As I hit the final weeks (one can only hope) of this pregnancy, I realize that one of the biggest projects of my life is coming to an end. As a project manager, I can’t help but continue to analyze the risks and lessons I learned, and I realize that I may not have done as well at planning as I had hoped. I did a great job defining baby survival requirements and setting expectations for my end users (in this case family and friends), but I’m not sure that I really addressed the cultural change that this new “product” will create.
This, to me, is hard to handle since the importance of project manager as a change agent is one of my soapbox platforms. I think that as project managers we’re often technically savvy but fall short of being the evangelist for our project output. Project success is more than just making sure the requirements are met, you stayed within budget, you met your timelines, and the team functioned well together. True success is behavioral change of the organization — and I don’t care if this is a tiny project you manage for your department or a huge software upgrade that impacts the fourteen divisions of your corporation. As project managers, there’s little we manage that doesn’t require some type of organizational change to leverage the end result of our effort. We need to be the person who encourages the organization to change — motivating individuals to be excited about the prospect of adopting something new and having their work life impacted in a positive direction.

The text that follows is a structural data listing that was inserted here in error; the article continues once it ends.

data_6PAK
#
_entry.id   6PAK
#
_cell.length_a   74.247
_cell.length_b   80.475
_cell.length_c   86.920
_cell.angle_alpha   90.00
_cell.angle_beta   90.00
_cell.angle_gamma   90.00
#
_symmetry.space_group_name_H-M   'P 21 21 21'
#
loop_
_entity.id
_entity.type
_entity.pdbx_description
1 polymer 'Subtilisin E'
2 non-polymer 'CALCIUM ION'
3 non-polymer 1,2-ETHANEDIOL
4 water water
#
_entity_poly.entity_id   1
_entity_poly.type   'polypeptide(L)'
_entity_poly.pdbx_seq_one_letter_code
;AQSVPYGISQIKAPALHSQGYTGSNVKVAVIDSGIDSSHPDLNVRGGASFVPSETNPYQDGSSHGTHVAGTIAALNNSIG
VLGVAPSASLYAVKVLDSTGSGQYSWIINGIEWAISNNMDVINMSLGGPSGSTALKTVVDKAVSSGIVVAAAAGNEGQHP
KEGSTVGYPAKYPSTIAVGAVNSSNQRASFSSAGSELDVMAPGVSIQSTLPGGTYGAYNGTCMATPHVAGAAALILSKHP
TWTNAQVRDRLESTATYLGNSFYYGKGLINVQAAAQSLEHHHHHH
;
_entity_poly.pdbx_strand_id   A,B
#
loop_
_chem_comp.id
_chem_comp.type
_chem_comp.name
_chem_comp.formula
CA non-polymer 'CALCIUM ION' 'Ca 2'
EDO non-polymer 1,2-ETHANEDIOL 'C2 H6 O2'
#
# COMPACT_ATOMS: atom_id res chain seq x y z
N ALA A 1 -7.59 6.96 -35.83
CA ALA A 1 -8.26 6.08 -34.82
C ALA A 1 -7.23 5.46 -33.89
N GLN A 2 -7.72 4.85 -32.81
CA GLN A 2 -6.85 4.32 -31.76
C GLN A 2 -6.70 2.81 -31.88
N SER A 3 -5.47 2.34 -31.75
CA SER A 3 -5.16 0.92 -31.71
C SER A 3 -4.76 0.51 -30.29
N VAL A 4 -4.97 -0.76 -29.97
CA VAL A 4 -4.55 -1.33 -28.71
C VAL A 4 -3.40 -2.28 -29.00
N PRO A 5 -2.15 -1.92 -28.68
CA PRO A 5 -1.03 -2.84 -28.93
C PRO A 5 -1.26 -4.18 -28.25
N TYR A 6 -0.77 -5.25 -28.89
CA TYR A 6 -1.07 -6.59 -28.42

For my current project I fell short as the evangelist. My new child will be fed, clothed, and loved, but I didn’t do the best job prepping some of the other “customers” impacted by this project. My three-year-old daughter is cautiously excited but apprehensive of the changes that are about to occur. As I review what I did to prepare this project for delivery (ha!), I know I could have spent more time as the evangelist for change. More effort should’ve been planned and executed to prep my older child for her sister’s arrival.
Technically when my second daughter arrives, I’ll meet all the project goals. However, I don’t know how well the end result will be received since my audience didn’t have the influence of an evangelical change agent to excite her about how the change will improve her life.
My lesson learned this time is that being a change agent is increasingly important as a project manager. The hardest lesson will probably be post-delivery when I have a new project to acclimate my older child to the baby. I could have reduced or eliminated that post-project effort with better planning and executing the first time around. Lesson to self — next time make organizational change activities part of the tasks and activities I assign to myself on any project!